During the course of a "dry" season dengue vector survey, indoor and outdoor household wells were sampled for the possible presence of immature mosquitoes and copepods. With a simple floating funnel trap, Aedes aegypti immature stages were captured in over 33% of the sampled wells (n = 93) during a 24-h trapping period per well. Average number of larvae (all instars) per positive well was 8.8 (range 1-63). Positive wells varied in depth from 2.7 to 14.7 m (8.8-48.2 ft), with a mean of 7.9 plus or minus SE 0.5 m in well rim to water surface. Only 4 wells (4.3%) contained Culex quinquefasciatus larvae. Only 1 of 31 infested wells contained both species. Aedes albopictus was not detected in any of the wells. Cyclopoid copepods were captured in 15% of the wells. No significant difference was found between positive and negative wells with regard to the physical characteristics (inside diameter, distance to water level) or the depth and volume of water held at the time of sampling. A significant association was found between wells positive for larvae and numbers of other positive containers in the vicinity of the wells. In general, wells containing copepods had fewer larvae present in the trap, possibly indicating some level of natural population regulation of Ae. aegypti occurring in the well; however, this association was not significant. Preliminary results indicate that wells in Yogyakarta serve as important permanent habitats for Ae. aegypti, especially during the dry season.

  16. Solid waste pollution and breeding potential of dengue vectors in an urban and industrial environment of Assam

    Dutta, P; Khan, SA; Khan, AM; Sharma, CK; Doloi, PK; Mahanta, J

    Journal of Environmental Biology [J. Environ. Biol.], vol. 20, no. 4, pp. 343-345, Oct 1999

    Solid waste pollution and its potential as health hazard for vector borne diseases was investigated in Assam. A town and an oil industrial colony were randomly selected for the study. An entomological survey was conducted to evaluate the breeding potential of Aedes mosquitoes - the vectors of dengue in different container habitats originating from solid waste materials frequently dumped. Profuse breeding of dengue vectors viz. Aedes aegypti and Aedes albopictus has been detected in such solid waste materials which store rain water. The breeding of Aedes aegypti, the primary vector of dengue in India is more pronounced than Aedes albopictus. This study reveals that besides the air coolers in cities, the solid waste pollution is the major contributing factor in urban and industrial environments for the increase of the population density of the container breeding dengue mosquitoes, thereby causing annoyance as well as posing a severe threat of transmitting dengue virus.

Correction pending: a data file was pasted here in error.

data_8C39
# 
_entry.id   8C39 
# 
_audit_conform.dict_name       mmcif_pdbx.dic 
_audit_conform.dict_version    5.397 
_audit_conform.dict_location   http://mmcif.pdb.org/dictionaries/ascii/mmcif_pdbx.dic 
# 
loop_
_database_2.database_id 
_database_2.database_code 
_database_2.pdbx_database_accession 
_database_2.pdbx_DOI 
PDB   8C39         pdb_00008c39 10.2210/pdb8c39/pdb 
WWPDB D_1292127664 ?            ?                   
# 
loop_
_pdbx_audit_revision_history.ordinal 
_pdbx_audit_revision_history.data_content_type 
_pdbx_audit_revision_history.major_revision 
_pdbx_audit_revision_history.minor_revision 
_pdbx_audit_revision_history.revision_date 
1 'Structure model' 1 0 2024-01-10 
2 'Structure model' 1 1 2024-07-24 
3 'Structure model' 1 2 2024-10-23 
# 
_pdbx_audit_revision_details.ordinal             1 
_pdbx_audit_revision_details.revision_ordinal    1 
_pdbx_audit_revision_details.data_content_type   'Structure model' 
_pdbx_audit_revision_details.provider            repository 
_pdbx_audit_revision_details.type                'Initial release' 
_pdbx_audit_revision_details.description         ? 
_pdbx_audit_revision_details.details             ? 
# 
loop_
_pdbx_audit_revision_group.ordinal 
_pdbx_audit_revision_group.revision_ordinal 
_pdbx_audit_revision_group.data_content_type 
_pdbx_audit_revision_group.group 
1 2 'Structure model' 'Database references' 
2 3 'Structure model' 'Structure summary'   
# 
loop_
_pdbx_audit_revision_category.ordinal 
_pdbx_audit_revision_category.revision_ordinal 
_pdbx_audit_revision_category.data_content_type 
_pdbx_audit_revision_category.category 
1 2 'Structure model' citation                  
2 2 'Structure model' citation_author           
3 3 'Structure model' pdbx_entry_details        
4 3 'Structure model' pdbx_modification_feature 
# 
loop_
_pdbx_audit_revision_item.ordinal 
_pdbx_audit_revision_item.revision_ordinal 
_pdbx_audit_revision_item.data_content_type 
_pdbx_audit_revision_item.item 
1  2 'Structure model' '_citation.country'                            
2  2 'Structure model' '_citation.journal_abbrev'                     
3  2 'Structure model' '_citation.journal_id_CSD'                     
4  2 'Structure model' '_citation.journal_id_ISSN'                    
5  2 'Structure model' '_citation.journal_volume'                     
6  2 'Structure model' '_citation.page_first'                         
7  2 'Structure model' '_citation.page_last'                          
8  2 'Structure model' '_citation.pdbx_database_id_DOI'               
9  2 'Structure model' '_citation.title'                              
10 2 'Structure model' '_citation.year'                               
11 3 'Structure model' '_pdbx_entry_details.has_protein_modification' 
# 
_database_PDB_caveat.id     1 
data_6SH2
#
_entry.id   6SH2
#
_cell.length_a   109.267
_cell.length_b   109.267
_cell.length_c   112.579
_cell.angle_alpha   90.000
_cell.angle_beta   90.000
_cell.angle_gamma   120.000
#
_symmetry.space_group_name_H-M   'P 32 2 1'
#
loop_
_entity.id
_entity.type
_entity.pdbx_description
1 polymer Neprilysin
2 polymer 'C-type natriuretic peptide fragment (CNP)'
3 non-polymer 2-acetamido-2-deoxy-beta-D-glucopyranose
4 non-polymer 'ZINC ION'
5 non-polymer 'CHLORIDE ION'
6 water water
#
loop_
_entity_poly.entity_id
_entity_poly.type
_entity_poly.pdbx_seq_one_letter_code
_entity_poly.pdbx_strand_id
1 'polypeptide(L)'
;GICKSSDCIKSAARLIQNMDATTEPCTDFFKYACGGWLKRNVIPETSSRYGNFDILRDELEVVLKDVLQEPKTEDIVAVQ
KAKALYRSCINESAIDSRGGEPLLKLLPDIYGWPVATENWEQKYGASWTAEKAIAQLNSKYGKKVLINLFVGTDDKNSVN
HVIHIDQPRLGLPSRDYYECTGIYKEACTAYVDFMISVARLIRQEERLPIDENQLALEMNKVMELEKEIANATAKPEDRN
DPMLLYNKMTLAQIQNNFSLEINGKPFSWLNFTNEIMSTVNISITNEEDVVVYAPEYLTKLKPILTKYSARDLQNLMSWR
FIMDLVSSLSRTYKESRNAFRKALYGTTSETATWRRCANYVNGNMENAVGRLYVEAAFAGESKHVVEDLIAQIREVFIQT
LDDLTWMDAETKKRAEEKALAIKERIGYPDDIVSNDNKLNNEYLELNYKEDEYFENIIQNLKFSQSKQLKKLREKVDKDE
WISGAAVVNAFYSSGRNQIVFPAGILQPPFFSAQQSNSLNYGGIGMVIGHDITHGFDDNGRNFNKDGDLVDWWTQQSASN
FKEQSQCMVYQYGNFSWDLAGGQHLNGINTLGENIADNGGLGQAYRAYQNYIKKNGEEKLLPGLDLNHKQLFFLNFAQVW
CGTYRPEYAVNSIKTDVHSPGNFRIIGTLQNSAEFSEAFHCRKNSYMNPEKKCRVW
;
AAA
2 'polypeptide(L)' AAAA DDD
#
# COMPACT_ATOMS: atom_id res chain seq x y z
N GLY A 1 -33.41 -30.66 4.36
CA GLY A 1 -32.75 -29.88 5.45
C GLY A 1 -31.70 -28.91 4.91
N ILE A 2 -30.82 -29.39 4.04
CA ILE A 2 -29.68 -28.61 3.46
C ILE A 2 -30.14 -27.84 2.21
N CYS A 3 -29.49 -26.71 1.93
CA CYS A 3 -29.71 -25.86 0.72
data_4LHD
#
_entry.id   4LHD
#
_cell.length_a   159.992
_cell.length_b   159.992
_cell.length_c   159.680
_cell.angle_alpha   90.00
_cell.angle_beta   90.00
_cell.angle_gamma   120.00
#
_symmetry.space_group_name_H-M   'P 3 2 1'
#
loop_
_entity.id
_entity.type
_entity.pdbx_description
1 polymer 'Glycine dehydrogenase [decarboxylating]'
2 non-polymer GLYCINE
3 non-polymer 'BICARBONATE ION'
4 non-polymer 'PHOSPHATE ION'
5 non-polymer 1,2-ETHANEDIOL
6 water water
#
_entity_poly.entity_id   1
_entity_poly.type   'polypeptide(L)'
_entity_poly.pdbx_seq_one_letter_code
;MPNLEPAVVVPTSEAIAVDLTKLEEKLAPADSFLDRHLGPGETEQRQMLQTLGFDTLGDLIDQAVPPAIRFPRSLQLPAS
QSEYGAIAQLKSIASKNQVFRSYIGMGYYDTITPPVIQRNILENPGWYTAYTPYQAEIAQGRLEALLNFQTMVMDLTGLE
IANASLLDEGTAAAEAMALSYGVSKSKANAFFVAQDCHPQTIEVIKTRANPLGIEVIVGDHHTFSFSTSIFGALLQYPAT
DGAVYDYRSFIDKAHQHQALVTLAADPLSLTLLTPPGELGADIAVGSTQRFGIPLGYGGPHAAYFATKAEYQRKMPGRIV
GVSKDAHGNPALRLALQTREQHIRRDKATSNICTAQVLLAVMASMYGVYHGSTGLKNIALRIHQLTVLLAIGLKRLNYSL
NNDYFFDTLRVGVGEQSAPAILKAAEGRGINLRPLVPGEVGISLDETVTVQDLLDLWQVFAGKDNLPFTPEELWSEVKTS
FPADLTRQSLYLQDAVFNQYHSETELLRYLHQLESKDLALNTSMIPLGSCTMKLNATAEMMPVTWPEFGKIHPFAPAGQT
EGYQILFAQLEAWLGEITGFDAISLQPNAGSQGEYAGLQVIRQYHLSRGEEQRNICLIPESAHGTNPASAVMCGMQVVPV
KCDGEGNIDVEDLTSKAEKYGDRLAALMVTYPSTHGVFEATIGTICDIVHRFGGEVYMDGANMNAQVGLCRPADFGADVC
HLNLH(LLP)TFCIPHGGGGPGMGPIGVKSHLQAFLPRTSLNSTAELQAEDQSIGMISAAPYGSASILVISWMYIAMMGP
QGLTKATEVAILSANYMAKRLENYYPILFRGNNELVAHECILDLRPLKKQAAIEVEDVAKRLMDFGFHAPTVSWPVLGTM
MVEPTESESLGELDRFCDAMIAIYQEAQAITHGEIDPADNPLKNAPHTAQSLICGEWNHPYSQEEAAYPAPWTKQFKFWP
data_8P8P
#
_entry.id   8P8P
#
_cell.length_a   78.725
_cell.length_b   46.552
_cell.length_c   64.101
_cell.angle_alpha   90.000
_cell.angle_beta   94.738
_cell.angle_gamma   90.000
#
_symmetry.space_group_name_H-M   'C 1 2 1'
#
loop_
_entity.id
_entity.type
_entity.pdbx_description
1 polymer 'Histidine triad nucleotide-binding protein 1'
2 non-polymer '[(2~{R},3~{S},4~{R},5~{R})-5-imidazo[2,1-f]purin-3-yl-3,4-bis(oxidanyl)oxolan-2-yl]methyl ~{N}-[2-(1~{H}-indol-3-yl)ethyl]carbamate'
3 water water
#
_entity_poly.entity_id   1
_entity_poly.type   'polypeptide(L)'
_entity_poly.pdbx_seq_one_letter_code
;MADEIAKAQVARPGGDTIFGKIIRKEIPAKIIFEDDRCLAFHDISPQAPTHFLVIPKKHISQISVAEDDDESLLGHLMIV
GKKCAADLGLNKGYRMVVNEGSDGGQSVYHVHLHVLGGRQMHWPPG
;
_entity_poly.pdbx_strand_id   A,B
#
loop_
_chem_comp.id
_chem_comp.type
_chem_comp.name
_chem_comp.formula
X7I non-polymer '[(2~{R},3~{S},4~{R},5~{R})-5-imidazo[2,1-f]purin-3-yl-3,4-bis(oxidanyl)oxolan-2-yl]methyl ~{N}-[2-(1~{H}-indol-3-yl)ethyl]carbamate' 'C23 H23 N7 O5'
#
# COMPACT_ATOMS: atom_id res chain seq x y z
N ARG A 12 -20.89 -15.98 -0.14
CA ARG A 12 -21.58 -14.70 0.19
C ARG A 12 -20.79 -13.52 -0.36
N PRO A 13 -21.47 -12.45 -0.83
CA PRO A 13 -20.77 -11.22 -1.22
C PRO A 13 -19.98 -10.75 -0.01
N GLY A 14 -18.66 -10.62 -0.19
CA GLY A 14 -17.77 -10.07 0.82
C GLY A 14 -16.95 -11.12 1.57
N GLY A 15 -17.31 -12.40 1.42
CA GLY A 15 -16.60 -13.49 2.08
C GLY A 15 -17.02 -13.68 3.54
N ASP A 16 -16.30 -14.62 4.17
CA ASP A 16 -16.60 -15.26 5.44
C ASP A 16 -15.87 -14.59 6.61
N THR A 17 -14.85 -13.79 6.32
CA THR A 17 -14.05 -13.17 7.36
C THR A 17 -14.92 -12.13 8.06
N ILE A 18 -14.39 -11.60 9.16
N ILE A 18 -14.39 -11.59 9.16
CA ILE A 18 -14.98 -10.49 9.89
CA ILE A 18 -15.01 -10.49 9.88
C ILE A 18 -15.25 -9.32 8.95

17. Mosquito Fauna in Water-Holding Containers with Emphasis on Dengue Vectors (Diptera: Culicidae) in Chungho, Taipei County, Taiwan

    Teng, Hwa-Jen; Wu, Yen-Li; Lin, Ting-Hsiang

    Journal of Medical Entomology [J. Med. Entomol.], vol. 36, no. 4, pp. 468-472, Jul 1999

    A survey was conducted to characterize the mosquito fauna in water-holding containers in residential and open areas with emphasis on Aedes albopictus Skuse, and to determine the prevalence of mosquito-positive containers to obtain background information for a source reduction program. Seven container-inhabiting mosquito species were collected in residential areas, including Ae. albopictus, Culex quinquefasciatus Say, C. pallidothorax Theobald, C. neomimulus Lien, C. bicornutus Theobald, C. fuscanus Wiedemann, and Tripteroides aranoides Theobald. Ae. albopictus was the most abundant species and was collected in 18.49% of the containers examined. Other mosquito species were found in 0.02-0.16% of the total numbers of water containers checked. Of the positive water containers, 97.33% contained Ae. albopictus larvae. Sixteen species were collected in open areas away from residential sites. Ae. albopictus was most abundant and was present in 24.50% of the total number of containers examined. C. bicornutus, C. quinquefasciatus, and C. pallidothorax were present in 2.17, 1.48, and 1.08%, respectively. Ae. albopictus larvae were found in 74.78% of the mosquito-positive water containers. The mean Breteau index ( plus or minus SE) in 1997 (17.22 plus or minus 1.59 mosquito-positive containers per 100 premises) per village in residential areas was not significantly higher than the index in 1996 (16.86 plus or minus 1.33). The frequency of occurrence of Ae. albopictus in different containers is presented. A greater preference for containers in outdoor habitats was found. The ratio of the total number of containers indoors and outdoors per premises was 1.15:1.00, whereas the ratio of mosquito-positive containers indoors and outdoors was 1.00:1.83. Most indoor breeding containers (86.11%) in residential areas were used for planting purposes and for recreation (12.50%). The number of breeding containers in residential areas that were classified as trash increased from 0.35% indoor to 39.03% outdoor, whereas the number used for planting reduced to 34.95%. Most breeding containers (63.02%) in open areas were trash; natural containers (11.86%) were the 2nd most common breeding site followed by temporarily unused (8.84%), watering (6.98%), and planting containers (5.81%).